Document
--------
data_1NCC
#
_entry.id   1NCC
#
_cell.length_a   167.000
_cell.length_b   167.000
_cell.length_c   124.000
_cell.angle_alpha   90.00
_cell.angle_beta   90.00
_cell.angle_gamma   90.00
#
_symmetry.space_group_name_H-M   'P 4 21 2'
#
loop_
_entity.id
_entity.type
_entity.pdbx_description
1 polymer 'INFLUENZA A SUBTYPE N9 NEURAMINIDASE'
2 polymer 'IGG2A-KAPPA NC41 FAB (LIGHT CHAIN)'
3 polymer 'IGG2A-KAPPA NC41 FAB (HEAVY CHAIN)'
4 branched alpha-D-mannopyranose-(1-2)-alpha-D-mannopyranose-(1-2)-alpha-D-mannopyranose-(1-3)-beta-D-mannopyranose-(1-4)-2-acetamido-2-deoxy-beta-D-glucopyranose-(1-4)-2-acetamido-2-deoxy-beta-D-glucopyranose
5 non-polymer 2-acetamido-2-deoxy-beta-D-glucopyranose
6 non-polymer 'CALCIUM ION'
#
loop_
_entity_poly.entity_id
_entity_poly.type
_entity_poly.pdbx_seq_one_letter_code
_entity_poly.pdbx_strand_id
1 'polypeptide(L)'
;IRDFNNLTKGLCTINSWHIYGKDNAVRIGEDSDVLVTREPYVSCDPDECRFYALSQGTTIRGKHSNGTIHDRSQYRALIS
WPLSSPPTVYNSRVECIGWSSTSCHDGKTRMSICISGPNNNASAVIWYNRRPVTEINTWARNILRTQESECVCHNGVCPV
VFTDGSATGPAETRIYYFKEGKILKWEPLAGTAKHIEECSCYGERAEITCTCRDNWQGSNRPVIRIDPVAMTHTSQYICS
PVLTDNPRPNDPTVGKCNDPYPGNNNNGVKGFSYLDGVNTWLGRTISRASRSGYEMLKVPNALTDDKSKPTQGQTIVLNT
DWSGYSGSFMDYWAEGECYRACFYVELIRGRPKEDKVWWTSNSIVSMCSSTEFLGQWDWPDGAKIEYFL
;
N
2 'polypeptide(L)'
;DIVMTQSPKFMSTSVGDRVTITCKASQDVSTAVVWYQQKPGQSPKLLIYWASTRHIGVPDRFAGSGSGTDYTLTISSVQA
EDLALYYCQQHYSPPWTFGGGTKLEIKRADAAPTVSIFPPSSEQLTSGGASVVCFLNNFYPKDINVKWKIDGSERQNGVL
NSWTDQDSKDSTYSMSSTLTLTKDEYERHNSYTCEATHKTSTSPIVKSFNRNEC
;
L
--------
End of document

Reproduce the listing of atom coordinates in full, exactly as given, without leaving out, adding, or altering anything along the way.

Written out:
data_1NCC
#
_entry.id   1NCC
#
_cell.length_a   167.000
_cell.length_b   167.000
_cell.length_c   124.000
_cell.angle_alpha   90.00
_cell.angle_beta   90.00
_cell.angle_gamma   90.00
#
_symmetry.space_group_name_H-M   'P 4 21 2'
#
loop_
_entity.id
_entity.type
_entity.pdbx_description
1 polymer 'INFLUENZA A SUBTYPE N9 NEURAMINIDASE'
2 polymer 'IGG2A-KAPPA NC41 FAB (LIGHT CHAIN)'
3 polymer 'IGG2A-KAPPA NC41 FAB (HEAVY CHAIN)'
4 branched alpha-D-mannopyranose-(1-2)-alpha-D-mannopyranose-(1-2)-alpha-D-mannopyranose-(1-3)-beta-D-mannopyranose-(1-4)-2-acetamido-2-deoxy-beta-D-glucopyranose-(1-4)-2-acetamido-2-deoxy-beta-D-glucopyranose
5 non-polymer 2-acetamido-2-deoxy-beta-D-glucopyranose
6 non-polymer 'CALCIUM ION'
#
loop_
_entity_poly.entity_id
_entity_poly.type
_entity_poly.pdbx_seq_one_letter_code
_entity_poly.pdbx_strand_id
1 'polypeptide(L)'
;IRDFNNLTKGLCTINSWHIYGKDNAVRIGEDSDVLVTREPYVSCDPDECRFYALSQGTTIRGKHSNGTIHDRSQYRALIS
WPLSSPPTVYNSRVECIGWSSTSCHDGKTRMSICISGPNNNASAVIWYNRRPVTEINTWARNILRTQESECVCHNGVCPV
VFTDGSATGPAETRIYYFKEGKILKWEPLAGTAKHIEECSCYGERAEITCTCRDNWQGSNRPVIRIDPVAMTHTSQYICS
PVLTDNPRPNDPTVGKCNDPYPGNNNNGVKGFSYLDGVNTWLGRTISRASRSGYEMLKVPNALTDDKSKPTQGQTIVLNT
DWSGYSGSFMDYWAEGECYRACFYVELIRGRPKEDKVWWTSNSIVSMCSSTEFLGQWDWPDGAKIEYFL
;
N
2 'polypeptide(L)'
;DIVMTQSPKFMSTSVGDRVTITCKASQDVSTAVVWYQQKPGQSPKLLIYWASTRHIGVPDRFAGSGSGTDYTLTISSVQA
EDLALYYCQQHYSPPWTFGGGTKLEIKRADAAPTVSIFPPSSEQLTSGGASVVCFLNNFYPKDINVKWKIDGSERQNGVL
NSWTDQDSKDSTYSMSSTLTLTKDEYERHNSYTCEATHKTSTSPIVKSFNRNEC
;
L